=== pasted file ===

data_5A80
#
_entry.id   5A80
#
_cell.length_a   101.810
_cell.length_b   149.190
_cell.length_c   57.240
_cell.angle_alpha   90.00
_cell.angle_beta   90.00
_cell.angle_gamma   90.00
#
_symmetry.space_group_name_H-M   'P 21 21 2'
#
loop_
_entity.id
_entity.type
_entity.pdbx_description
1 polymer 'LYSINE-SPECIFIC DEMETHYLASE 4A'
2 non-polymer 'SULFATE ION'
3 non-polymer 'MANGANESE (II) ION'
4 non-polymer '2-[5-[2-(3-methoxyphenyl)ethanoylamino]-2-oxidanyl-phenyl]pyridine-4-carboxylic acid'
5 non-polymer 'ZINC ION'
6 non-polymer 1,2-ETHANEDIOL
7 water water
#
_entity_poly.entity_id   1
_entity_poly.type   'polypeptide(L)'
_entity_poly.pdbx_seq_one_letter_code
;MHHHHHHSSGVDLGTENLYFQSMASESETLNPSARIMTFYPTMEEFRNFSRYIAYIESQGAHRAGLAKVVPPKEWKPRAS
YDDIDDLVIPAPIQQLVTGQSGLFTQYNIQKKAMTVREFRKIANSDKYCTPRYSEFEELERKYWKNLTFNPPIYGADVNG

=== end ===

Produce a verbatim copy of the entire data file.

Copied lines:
data_5A80
#
_entry.id   5A80
#
_cell.length_a   101.810
_cell.length_b   149.190
_cell.length_c   57.240
_cell.angle_alpha   90.00
_cell.angle_beta   90.00
_cell.angle_gamma   90.00
#
_symmetry.space_group_name_H-M   'P 21 21 2'
#
loop_
_entity.id
_entity.type
_entity.pdbx_description
1 polymer 'LYSINE-SPECIFIC DEMETHYLASE 4A'
2 non-polymer 'SULFATE ION'
3 non-polymer 'MANGANESE (II) ION'
4 non-polymer '2-[5-[2-(3-methoxyphenyl)ethanoylamino]-2-oxidanyl-phenyl]pyridine-4-carboxylic acid'
5 non-polymer 'ZINC ION'
6 non-polymer 1,2-ETHANEDIOL
7 water water
#
_entity_poly.entity_id   1
_entity_poly.type   'polypeptide(L)'
_entity_poly.pdbx_seq_one_letter_code
;MHHHHHHSSGVDLGTENLYFQSMASESETLNPSARIMTFYPTMEEFRNFSRYIAYIESQGAHRAGLAKVVPPKEWKPRAS
YDDIDDLVIPAPIQQLVTGQSGLFTQYNIQKKAMTVREFRKIANSDKYCTPRYSEFEELERKYWKNLTFNPPIYGADVNG